Conservative rock star Gov. Scott Walker isn’t a presidential candidate yet, but he has assembled the political equivalent of a band, complete with roadies and a set list of greatest hits. Now, he’s even got an unofficial fan club.
A new super PAC named Go Big Go Bold PAC has begun soliciting unlimited donations, blasting out emails and promoting Walker’s potential candidacy through its website, www.goscottgo.com.
The group is one of hundreds that have popped up in recent years after federal court decisions lifted decades-old campaign finance restrictions, campaign experts said. Such groups can run the gamut from promoting the interests of their preferred candidate to padding the bank accounts of their organizers.
“Donors now are very leery about simply giving money to a group that holds itself out as supporting any given candidate,” said Stefan Passantino, a Washington, D.C.-based lawyer and treasurer of a super PAC affiliated with former Texas Gov. Rick Perry, another potential presidential candidate.
If Walker runs for president, which he is widely expected to do, he already has an official fan club (sticking with the original analogy).
In January, he launched Our American Revival, a 527 nonprofit political group that has hired dozens of staffers in multiple states. That staff is expected to move over to Walker’s campaign operation once the second-term governor makes a presidential run official.
Walker has already been headlining fundraisers for OAR. If he becomes a candidate, the group could continue raising millions of dollars from wealthy donors and boost Walker’s candidacy, so long as it doesn’t coordinate with Walker or his campaign, which would be subject to a $2,700 individual contribution limit.
Similarly Go Big Go Bold can raise unlimited funds, run ads promoting Walker and is barred from coordinating with him if he becomes a candidate.
But unlike OAR, the group and others like it are not affiliated with Walker, according to OAR spokeswoman Kirsten Kukowski. She wasn’t dismissive of the group, though, calling it a “good sign of how people view him and his principles.”
“Only thing I could say is that anyone out there that wants to talk about Walker and his reform-minded principles should,” Kukowski said.
Such groups are a relatively new phenomenon in presidential campaigns, made possible by the 2010 federal court decisions Citizens United v. FEC and SpeechNow v. FEC. The decisions cleared the way for corporations, unions and nonprofits to raise unlimited funds to make independent expenditures on elections.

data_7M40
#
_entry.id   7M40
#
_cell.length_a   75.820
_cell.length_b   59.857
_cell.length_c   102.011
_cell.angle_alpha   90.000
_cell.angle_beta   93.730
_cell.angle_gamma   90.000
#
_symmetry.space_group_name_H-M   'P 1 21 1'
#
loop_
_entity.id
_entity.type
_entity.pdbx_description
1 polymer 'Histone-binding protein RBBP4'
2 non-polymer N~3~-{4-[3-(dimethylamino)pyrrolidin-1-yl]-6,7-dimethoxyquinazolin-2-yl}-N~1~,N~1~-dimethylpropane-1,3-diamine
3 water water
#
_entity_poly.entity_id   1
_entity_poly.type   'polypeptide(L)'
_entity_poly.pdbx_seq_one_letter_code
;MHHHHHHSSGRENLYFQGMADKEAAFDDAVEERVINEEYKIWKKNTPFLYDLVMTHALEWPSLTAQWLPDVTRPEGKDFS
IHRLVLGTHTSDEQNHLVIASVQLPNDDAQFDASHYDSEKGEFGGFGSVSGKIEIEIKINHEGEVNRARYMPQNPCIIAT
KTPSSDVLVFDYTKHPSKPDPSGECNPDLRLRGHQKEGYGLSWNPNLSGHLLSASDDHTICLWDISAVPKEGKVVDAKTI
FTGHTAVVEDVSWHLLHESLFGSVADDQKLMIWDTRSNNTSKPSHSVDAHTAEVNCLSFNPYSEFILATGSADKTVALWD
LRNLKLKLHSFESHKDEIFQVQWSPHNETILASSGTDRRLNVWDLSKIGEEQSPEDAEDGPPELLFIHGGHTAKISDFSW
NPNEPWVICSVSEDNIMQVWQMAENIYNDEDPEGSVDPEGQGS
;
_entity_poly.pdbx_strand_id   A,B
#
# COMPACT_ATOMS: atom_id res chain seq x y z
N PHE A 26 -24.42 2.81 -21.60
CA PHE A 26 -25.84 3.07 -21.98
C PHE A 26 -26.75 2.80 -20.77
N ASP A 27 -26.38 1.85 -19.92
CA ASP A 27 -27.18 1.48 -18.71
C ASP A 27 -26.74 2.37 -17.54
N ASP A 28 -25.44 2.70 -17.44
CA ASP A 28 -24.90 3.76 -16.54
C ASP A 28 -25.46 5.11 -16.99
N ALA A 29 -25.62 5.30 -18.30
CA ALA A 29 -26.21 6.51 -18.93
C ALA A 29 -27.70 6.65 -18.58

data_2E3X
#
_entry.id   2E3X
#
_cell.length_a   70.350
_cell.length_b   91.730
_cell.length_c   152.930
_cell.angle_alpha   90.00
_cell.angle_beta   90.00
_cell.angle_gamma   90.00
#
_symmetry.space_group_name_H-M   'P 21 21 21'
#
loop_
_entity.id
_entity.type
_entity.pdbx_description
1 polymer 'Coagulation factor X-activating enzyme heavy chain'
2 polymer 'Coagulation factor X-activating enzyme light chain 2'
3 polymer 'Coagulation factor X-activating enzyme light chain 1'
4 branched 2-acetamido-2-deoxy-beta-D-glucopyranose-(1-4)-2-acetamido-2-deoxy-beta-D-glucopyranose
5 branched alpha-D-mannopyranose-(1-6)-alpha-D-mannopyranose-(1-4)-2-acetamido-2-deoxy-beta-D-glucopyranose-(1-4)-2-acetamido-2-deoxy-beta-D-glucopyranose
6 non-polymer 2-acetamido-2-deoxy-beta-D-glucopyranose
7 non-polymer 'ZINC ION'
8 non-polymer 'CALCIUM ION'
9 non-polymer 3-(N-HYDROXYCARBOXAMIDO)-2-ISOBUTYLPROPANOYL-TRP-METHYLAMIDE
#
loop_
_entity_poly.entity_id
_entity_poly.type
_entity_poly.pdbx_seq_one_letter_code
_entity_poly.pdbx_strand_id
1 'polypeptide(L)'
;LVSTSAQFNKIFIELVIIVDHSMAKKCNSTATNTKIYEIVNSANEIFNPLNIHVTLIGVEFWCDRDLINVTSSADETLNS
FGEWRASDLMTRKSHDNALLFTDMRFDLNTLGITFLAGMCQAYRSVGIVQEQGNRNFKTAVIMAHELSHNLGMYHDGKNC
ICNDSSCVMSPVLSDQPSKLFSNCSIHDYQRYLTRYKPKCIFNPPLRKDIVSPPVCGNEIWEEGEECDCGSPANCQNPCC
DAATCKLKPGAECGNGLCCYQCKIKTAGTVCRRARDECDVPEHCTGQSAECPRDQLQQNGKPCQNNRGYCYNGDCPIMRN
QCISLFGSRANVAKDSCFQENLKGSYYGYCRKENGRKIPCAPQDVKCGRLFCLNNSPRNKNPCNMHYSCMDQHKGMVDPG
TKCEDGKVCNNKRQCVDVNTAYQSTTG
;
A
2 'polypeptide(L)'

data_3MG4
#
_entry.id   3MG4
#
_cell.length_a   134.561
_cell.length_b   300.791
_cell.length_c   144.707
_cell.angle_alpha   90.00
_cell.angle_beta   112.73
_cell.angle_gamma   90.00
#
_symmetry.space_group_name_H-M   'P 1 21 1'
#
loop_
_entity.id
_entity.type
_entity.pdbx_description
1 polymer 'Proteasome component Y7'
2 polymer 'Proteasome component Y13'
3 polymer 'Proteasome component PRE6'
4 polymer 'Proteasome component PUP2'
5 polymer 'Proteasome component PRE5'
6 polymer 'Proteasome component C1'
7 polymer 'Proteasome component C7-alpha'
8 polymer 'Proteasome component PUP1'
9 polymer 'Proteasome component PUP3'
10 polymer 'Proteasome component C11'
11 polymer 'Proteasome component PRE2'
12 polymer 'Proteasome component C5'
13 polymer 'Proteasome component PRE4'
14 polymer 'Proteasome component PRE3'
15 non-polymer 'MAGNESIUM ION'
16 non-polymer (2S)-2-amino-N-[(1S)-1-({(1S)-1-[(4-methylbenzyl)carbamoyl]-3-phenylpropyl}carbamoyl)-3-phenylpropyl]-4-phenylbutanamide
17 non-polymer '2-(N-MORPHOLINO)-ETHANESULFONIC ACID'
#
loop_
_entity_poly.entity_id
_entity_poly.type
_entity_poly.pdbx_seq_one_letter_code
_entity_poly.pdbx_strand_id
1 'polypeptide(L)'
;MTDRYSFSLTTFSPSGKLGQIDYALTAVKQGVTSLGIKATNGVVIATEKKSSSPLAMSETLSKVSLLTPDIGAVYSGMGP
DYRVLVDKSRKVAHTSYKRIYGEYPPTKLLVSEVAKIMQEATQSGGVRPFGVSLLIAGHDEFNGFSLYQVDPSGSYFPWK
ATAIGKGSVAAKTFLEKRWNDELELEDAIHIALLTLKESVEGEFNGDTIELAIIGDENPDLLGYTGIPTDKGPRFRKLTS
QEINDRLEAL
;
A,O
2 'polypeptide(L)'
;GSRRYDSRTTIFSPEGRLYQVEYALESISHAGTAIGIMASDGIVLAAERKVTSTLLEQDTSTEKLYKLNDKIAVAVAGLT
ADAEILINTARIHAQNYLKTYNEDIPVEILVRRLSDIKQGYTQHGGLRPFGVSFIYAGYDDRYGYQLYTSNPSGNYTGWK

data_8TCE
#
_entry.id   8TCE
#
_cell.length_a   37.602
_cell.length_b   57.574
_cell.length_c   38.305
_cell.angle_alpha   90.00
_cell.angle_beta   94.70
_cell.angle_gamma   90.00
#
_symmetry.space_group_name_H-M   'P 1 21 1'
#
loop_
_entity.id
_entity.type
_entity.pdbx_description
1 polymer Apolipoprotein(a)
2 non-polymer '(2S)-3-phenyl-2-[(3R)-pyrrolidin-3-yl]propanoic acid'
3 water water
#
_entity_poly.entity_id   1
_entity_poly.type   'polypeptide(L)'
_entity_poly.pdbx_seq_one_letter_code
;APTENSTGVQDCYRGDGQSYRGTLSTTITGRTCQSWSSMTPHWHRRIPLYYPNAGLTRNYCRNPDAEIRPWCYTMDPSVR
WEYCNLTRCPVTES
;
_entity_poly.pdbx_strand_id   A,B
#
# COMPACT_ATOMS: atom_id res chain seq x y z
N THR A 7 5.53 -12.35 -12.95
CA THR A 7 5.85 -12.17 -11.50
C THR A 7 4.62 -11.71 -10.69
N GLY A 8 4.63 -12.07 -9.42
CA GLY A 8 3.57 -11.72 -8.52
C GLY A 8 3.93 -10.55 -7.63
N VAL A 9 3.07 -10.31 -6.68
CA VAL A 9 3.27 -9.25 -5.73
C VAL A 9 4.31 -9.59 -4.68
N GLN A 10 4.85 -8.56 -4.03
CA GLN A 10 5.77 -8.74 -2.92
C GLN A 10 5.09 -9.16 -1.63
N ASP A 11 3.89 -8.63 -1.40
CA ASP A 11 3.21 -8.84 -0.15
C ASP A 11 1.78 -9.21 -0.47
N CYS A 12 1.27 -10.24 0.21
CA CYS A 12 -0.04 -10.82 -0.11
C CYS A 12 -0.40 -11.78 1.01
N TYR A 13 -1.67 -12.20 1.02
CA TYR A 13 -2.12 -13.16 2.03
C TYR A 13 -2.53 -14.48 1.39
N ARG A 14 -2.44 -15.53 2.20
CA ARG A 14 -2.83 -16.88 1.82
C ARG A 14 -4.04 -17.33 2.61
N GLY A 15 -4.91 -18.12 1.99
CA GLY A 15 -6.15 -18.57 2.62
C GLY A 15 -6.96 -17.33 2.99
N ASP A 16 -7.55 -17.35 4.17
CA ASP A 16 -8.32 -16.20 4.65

Passantino, whose Opportunity and Freedom PAC has former Perry advisers attached to it, just as Walker’s OAR is staffed with his own advisers, said among donors “there is a great deal more skepticism and desire to see a return on investment than there has been in the past.”
“The most successful super PACs in the last two cycles have been the ones that have people associated with them that have historically had very close personal ties to the person who is potentially running,” he said.
The organizer of Go Big Go Bold is Bob Adams, a tea party activist from Kearneysville, West Virginia, who founded the group Revive America USA, which on its website claims to have 250,000 members nationwide. The group’s first move was to back the ultimately unsuccessful recount in the race lost by former U.S. Rep. Allen West, R-Fla.
Adams also served as 2012 campaign manager for West Virginia GOP U.S. Senate candidate John Raese, who lost to U.S. Sen. Joe Manchin, a Democrat. Adams’ political career includes work for former U.S. Rep. J.C. Watts, R-Okla., the National Right to Work Legal Defense Fund, 2000 presidential candidate Pat Buchanan and the American Legislative Exchange Council. He has run unsuccessfully for state treasurer and state Senate.
Adams did not respond to multiple email and phone requests for an interview.
Adams filed a statement of organization for Go Big Go Bold with the Federal Election Commission on Feb. 25. He acquired the group’s website on Feb. 4, according to online records. A week earlier, Walker made a national splash at the Iowa Freedom Summit and unveiled his “Go Big, Go Bold” theme.
Since the 2012 presidential election, candidates have wanted to have super PACs that are closely associated with them, said Paul S. Ryan, a lawyer with the Campaign Legal Center in Washington, D.C. Most of the other leading presidential contenders, including former Florida Gov. Jeb Bush, have some kind of political nonprofit acting as a precursor to a campaign.
“What candidates don’t like to see is someone telling the world they are someone’s Super PAC,” Ryan said. “They don’t want rogue super PACs raising money for them and raising money from supporters.”
Passantino said Super PACs helped 2012 GOP presidential candidate Newt Gingrich survive as long as he did in the nomination process. In 2014, they helped the business community in many local races promote more moderate candidates. They’ll likely continue to play a major role in the 2016 campaign.
Based on information available online, Passantino said, Adams appears to be a political entrepreneur looking to develop a client.